The 28th annual Heartland International Film Festival came to an end on Sunday. The 11-day festival in Indianapolis features films and filmmakers from around the world. The festival featured more than 100 independent films, 200 visiting filmmakers and 300 film screenings.
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Harvest Church has been located at 1010 E. Centennial Ave. for 17 years.
The YWCA hosted the “Women in Higher Education Fighting for Women’s Rights” event to spread information about their organization and to promote women and their goals for success.
People in the Muncie community have been bettering their health through dance for three years now through Cardinal Zumba and needs the community’s keep the music going.
Time is running out for Ball State students and Indiana residents to partake in local farm activities. Jacobs’ Family Orchard will be closing for the season on Sunday, November 3rd. They will open back up in August of 2020.
The 28th annual Heartland International Film Festival celebrated opening night Thursday evening. Filmmakers from around the world gathered at Newfields in Indianapolis.
On Thursday evening the Washington Street Bridge in Muncie was busier than normal. The bridge was filled with people, food trucks, vendors and live music for the Muncie Bridge Dinner.
Five Ball State Telecommunications students have partnered with WTHR, Channel 13, to cover an Indianapolis tradition. The Heartland International Film Festival is Indiana’s largest and longest running film festival. The 11-day festival began on October 10.
Indiana is now one of many states dealing with toxic algae in the water. Because of the toxic algae discovery, water testing is underway to identify the spread of harmful algae.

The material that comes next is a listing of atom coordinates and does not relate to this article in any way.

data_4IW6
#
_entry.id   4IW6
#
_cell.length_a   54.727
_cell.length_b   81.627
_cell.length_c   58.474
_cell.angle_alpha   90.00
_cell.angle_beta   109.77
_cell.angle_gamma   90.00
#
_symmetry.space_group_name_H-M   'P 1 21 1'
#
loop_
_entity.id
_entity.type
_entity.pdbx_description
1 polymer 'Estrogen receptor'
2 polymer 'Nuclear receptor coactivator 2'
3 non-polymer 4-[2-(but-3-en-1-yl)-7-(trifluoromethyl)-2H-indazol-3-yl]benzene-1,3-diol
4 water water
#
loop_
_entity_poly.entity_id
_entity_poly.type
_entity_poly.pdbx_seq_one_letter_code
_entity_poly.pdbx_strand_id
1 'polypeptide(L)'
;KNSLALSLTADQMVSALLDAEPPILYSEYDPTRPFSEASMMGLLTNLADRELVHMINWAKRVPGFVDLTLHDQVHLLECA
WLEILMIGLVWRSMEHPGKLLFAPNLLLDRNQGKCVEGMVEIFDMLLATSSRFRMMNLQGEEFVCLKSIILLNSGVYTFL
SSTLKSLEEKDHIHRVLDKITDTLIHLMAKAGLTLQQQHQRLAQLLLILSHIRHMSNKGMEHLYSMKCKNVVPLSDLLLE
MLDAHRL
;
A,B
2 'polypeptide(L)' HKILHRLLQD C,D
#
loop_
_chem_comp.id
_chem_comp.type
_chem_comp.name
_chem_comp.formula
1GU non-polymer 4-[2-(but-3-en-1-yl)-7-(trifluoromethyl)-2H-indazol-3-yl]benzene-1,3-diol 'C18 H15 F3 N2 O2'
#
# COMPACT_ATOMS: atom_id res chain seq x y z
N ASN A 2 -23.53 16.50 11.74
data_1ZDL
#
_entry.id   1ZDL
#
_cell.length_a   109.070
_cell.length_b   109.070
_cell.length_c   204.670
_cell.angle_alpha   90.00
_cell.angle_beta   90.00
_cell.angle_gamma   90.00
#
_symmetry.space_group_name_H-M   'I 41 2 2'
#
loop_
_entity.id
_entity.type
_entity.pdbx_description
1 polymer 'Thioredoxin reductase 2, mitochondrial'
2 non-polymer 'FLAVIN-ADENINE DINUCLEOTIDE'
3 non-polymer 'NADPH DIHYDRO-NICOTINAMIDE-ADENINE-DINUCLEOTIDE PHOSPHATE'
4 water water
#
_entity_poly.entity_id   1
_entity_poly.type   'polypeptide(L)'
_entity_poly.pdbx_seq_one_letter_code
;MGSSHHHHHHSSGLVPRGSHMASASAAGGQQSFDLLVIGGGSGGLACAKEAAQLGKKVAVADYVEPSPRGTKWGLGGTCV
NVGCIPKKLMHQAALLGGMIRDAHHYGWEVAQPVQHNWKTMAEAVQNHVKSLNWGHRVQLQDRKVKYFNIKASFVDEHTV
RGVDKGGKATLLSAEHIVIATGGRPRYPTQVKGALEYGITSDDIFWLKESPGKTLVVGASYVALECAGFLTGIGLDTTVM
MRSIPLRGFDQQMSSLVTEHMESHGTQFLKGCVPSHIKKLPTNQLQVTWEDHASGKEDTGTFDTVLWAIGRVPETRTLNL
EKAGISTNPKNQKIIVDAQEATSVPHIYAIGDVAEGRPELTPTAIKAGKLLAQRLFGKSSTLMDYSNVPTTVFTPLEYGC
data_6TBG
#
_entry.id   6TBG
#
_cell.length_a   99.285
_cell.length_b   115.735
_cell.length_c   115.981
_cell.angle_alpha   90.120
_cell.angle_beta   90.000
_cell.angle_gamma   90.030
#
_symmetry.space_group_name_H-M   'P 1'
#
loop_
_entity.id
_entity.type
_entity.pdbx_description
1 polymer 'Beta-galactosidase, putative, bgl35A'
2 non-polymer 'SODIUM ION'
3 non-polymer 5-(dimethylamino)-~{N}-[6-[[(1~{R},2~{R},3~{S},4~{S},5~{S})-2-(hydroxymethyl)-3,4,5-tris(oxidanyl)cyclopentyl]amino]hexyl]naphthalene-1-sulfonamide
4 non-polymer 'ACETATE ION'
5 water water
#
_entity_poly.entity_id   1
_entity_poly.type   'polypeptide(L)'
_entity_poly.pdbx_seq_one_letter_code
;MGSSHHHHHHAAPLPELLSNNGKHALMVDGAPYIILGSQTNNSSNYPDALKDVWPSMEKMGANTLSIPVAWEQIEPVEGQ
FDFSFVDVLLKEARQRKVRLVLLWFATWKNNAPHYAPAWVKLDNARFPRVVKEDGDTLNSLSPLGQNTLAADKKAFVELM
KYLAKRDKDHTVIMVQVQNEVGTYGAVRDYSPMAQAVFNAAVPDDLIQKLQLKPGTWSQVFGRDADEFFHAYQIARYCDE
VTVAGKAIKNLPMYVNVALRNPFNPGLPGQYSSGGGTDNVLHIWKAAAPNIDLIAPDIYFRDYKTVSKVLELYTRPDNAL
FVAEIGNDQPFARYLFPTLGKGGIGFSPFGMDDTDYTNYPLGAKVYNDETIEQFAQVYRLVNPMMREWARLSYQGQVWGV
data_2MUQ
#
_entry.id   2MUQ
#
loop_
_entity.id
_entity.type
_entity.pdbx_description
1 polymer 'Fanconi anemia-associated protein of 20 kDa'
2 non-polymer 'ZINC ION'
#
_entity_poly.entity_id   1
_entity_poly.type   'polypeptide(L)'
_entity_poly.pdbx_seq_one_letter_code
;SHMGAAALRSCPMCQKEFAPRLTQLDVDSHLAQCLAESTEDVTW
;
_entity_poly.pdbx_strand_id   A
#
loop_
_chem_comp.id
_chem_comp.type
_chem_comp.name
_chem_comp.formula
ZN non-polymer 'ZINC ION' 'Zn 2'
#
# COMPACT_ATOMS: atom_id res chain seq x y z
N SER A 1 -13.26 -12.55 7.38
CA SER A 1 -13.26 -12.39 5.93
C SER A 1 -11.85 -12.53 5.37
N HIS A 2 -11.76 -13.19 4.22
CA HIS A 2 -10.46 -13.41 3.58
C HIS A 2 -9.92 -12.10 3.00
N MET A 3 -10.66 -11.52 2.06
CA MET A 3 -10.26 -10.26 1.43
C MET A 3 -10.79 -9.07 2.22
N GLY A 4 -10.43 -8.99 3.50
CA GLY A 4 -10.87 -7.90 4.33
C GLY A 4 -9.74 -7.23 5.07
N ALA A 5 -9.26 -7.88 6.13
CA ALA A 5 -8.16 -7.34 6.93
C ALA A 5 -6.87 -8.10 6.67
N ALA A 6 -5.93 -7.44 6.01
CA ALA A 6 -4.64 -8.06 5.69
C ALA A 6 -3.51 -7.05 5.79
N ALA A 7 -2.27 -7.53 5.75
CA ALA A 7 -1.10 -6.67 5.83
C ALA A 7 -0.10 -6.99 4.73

MUNCIE, Ind. — Minnetrista‘s lawn beside the White River Greenway has been the home of the Flags of Honor for 6 years now. The Flags of Honor is in partnership with the Exchange Club of Muncie, which is a service organization. The Exchange Club of Muncie protects these flags 24/7 as an honor to those who sacrificed their lives in the line of duty.
Whether you live on campus or attend class once a week, you’ve probably noticed that on each end of McKinley Avenue, there are cranes looming in the air. Cranes and metal fences aren’t always the prettiest sight, but they signal changes and renovations. In Ball State’s case, there’s a lot of both going on.
What’s for lunch? If you’re a state lawmaker or just happen to be at the Indiana Statehouse today, you’ll be treated to a full meal by Ball State students and staff who are serving food for Ball State’s annual event at the state capitol building.
A bipartisan bill that would have regulated industrial-sized farms was shot down Wednesday, 9-3, in the House Committee on Environmental Affairs.
After 10 years of under-performing graduation rates, state lawmakers are moving forward with a bill that would require more accountability and regulations for virtual charter schools.
Muncie and Delaware County agencies came back together to hold the second Surrender to Freedom event at Muncie Mission on Monday. The event gave attendees the opportunity to talk to a variety of agencies who offer resources, treatment options and a chance to have their warrants vacated.
Muncie Mayor Dennis Tyler announced Friday that he will not be running for reelection in 2019.
The Indiana Animal Rights Alliance (IARA) hosted its first annual Indiana Animal Rights March on Saturday, Sept. 1 at Monument Circle in Indianapolis. The march brought animal rights activists from all over the state and parts of the Midwest to raise awareness about various animal rights issues in Indiana, including animal testing and the consumption of animals for food.
A Henry County town is showing their support of the community by rallying behind a local business that set up a service day to give back.
Since 2014, Ball State has hosted students from various countries in Africa to help further develop their leadership and community engagement skills. The Pan African Youth Leadership Program is a leadership exchange program that brings together African students and adult mentors for three weeks. According to Bureau of Educational and Cultural Affairs, the goal of the program is to strengthen the students’ understanding of civic duties and responsibilities, respect for diversity, and the importance of community engagement.